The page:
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The Doberman pinscher: darling...or devil?
Virginia Kraft
May 12, 1958
Pictured above is a Doberman pinscher in two of the moods which have earned him a reputation as one of the most controversial breeds in America. To some people, he is an elegant, well-mannered companion of children and a faithful defender of the home. To others, he is an evil-tempered, snarling monster, eager and ready to attack anyone and anything.
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May 12, 1958

The Doberman Pinscher: Darling...or Devil?

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Pictured above is a Doberman pinscher in two of the moods which have earned him a reputation as one of the most controversial breeds in America. To some people, he is an elegant, well-mannered companion of children and a faithful defender of the home. To others, he is an evil-tempered, snarling monster, eager and ready to attack anyone and anything.

There are dozens of authenticated stories to support both attitudes.

?In Dallas last month a father fought off a 75-pound Doberman which viciously attacked and mangled his 5-year-old daughter.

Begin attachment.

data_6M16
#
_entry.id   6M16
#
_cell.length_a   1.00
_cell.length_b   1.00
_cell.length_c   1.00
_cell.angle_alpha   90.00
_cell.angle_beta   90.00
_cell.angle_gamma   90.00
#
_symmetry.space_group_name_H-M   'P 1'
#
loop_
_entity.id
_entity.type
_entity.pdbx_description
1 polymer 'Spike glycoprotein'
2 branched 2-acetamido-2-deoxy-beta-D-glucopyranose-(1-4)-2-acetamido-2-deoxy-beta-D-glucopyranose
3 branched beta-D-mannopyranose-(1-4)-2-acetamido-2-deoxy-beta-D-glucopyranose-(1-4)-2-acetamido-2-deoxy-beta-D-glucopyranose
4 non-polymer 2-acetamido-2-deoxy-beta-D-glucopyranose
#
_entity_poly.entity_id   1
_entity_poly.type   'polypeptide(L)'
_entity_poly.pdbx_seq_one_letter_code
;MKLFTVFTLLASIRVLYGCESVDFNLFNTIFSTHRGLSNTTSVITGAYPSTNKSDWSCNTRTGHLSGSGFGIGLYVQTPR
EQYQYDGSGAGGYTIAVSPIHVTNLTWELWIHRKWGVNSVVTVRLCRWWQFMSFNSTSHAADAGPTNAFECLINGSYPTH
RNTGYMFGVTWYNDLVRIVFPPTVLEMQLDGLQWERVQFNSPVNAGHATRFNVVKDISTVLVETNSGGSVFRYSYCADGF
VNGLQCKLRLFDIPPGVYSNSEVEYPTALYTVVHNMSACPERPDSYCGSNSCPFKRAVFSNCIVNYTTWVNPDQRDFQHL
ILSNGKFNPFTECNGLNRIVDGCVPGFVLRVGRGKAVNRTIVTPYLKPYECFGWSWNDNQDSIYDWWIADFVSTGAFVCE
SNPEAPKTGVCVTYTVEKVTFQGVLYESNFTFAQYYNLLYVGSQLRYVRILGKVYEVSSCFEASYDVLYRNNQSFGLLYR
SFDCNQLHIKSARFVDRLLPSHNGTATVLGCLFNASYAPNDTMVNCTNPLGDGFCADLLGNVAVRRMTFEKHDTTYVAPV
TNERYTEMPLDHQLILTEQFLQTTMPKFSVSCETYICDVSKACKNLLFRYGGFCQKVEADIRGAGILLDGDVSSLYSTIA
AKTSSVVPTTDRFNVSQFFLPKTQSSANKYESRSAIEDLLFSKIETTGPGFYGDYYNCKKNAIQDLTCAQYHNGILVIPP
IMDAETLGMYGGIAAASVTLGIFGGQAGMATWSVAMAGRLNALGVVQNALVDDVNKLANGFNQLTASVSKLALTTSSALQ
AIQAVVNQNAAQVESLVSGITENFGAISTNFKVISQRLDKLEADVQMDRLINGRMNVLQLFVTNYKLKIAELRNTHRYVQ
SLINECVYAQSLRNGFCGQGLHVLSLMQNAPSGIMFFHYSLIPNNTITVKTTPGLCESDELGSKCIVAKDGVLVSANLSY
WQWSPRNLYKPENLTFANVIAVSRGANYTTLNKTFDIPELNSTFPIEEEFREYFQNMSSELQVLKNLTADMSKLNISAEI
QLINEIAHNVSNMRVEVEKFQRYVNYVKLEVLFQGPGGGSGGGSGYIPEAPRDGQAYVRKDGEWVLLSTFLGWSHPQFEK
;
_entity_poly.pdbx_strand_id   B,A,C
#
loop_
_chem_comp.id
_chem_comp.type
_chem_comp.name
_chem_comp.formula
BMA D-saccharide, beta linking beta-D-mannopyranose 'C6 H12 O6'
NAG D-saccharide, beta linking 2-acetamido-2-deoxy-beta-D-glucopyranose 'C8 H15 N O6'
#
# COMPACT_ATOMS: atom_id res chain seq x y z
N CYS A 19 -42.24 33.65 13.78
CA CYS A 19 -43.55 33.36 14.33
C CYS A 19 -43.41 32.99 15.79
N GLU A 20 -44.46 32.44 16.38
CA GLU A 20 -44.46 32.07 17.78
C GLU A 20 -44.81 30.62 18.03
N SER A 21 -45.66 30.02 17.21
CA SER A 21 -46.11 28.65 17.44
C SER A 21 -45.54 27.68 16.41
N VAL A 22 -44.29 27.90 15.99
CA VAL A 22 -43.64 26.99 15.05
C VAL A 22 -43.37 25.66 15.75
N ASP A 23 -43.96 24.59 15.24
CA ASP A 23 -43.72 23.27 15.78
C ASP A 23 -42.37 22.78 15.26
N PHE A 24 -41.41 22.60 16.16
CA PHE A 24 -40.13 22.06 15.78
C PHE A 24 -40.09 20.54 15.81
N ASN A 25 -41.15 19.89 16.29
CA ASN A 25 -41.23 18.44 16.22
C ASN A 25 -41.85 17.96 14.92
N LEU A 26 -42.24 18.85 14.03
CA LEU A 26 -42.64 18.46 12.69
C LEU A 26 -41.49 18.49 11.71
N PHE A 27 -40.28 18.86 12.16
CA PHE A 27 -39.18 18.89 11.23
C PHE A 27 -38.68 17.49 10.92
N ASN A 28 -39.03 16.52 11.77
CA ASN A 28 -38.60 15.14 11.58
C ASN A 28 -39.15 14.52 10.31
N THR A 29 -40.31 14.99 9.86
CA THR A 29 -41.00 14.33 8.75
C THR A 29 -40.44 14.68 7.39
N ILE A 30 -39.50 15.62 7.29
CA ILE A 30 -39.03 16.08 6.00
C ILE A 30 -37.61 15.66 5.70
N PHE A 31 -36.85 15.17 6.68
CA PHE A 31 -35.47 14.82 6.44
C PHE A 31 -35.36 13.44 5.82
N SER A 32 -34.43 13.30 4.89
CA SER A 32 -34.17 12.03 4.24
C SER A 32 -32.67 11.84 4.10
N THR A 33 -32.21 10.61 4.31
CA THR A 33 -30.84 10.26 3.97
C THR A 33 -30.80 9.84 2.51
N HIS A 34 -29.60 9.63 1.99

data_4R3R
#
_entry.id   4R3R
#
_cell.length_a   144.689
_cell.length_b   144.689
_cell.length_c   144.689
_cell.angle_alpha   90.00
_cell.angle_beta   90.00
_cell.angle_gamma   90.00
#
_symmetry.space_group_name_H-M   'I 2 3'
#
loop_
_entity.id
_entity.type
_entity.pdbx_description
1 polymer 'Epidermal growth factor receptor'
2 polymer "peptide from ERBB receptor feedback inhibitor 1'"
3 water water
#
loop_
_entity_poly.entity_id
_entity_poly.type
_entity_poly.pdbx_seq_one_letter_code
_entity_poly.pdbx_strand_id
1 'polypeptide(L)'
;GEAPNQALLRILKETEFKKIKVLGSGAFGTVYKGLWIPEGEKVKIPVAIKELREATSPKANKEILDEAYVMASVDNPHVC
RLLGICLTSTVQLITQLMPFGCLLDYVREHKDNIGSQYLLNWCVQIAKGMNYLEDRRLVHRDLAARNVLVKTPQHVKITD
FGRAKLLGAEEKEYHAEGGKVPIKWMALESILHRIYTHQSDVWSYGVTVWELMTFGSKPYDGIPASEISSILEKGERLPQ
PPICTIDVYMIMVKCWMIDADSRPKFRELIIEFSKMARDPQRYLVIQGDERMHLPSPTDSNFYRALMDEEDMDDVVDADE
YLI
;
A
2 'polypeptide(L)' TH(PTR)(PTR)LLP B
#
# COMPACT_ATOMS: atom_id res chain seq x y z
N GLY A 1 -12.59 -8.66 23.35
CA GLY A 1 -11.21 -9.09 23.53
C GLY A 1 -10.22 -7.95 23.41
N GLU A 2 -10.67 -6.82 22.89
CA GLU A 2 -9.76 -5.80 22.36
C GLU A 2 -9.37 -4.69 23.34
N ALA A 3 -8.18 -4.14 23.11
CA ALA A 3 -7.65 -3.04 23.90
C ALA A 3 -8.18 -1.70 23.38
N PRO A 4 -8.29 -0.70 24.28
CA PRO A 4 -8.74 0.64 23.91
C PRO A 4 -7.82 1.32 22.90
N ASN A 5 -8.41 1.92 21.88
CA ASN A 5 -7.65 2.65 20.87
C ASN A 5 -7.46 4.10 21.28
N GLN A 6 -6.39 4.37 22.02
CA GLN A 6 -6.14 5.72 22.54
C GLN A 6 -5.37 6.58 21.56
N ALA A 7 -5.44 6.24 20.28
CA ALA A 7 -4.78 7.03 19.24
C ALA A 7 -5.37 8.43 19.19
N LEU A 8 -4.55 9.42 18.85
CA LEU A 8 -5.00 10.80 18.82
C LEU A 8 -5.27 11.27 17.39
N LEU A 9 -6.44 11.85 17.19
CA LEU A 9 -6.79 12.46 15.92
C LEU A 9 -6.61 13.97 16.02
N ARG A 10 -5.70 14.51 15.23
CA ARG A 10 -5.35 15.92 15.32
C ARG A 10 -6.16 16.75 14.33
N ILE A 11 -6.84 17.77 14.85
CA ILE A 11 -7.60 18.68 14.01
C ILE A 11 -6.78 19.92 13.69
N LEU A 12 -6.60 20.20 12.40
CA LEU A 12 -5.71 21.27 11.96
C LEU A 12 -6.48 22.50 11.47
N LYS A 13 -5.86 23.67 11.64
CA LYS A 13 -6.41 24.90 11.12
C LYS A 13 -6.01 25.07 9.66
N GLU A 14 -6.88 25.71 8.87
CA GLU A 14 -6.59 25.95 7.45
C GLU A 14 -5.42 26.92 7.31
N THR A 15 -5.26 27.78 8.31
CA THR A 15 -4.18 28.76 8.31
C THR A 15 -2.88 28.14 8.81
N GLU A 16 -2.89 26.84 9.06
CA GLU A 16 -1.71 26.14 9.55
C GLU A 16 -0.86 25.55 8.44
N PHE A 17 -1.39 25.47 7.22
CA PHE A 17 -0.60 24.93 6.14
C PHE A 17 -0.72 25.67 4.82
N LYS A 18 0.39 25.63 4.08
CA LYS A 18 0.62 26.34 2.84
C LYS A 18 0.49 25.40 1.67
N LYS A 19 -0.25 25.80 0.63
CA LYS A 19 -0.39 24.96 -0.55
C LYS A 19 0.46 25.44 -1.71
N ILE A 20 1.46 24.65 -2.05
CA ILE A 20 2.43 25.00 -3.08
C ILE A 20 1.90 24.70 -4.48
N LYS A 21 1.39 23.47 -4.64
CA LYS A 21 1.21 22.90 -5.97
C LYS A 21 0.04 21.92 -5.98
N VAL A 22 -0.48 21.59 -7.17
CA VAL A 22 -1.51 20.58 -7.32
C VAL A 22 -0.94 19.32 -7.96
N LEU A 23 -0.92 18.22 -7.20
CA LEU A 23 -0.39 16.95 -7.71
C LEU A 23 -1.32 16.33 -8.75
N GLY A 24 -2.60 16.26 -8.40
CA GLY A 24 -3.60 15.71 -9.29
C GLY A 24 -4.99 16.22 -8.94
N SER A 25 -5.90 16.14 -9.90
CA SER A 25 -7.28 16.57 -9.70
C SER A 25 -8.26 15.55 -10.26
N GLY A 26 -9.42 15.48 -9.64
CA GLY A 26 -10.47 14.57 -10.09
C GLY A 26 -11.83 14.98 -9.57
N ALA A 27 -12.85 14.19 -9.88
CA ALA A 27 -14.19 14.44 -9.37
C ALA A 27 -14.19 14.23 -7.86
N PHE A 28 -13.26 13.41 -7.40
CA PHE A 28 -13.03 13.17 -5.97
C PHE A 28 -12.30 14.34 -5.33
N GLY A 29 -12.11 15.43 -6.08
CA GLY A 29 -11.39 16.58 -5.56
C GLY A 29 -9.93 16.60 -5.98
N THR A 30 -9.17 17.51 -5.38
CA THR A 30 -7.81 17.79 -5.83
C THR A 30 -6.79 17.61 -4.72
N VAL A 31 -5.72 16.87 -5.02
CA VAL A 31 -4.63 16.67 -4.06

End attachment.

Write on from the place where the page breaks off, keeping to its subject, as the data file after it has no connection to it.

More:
?In Michigan a Doberman found a 3-year-old child lost two days in a forest. The dog sat next to the child and patiently signaled their location to rescuers.

?In New Jersey a former dog trainer in the Army's K-9 Corps says, "Our outfit gave all the Dobermans to the Marines. They were just too vicious to handle."

?In Chicago a Doberman alerted its owners to fire and was credited with saving four lives.

?In Connecticut a veterinarian told the owner of an injured Doberman, "I'll treat him if you strap him to the table."

?In Arizona a runaway stallion kicked and trampled a rancher's 4-year-old son. The child's young Doberman saved his life by fearlessly attacking the horse and driving it off.

Each story adds to the misunderstanding which surrounds the breed. And, depending upon who is telling the story, the Doberman emerges as either a darling or a devil. In truth, he is neither. The Doberman pinscher is a highly specialized breed, superb in the uses for which he was developed, but like most specialists totally unsuited to many of the random tasks he is unfairly asked to perform.

"A Doberman must be trained to absolute obedience, ruled with a firm hand and mastered with unflinching authority," says John Behan who has trained hundreds of Dobermans at his Canine College in West Redding, Connecticut. "He is probably one of the easiest breeds to teach but one of the most difficult to control. An owner who is not unconditionally confident in his own ability to handle the dog under all circumstances should look to another breed. The average Doberman pinscher is too much dog for him.

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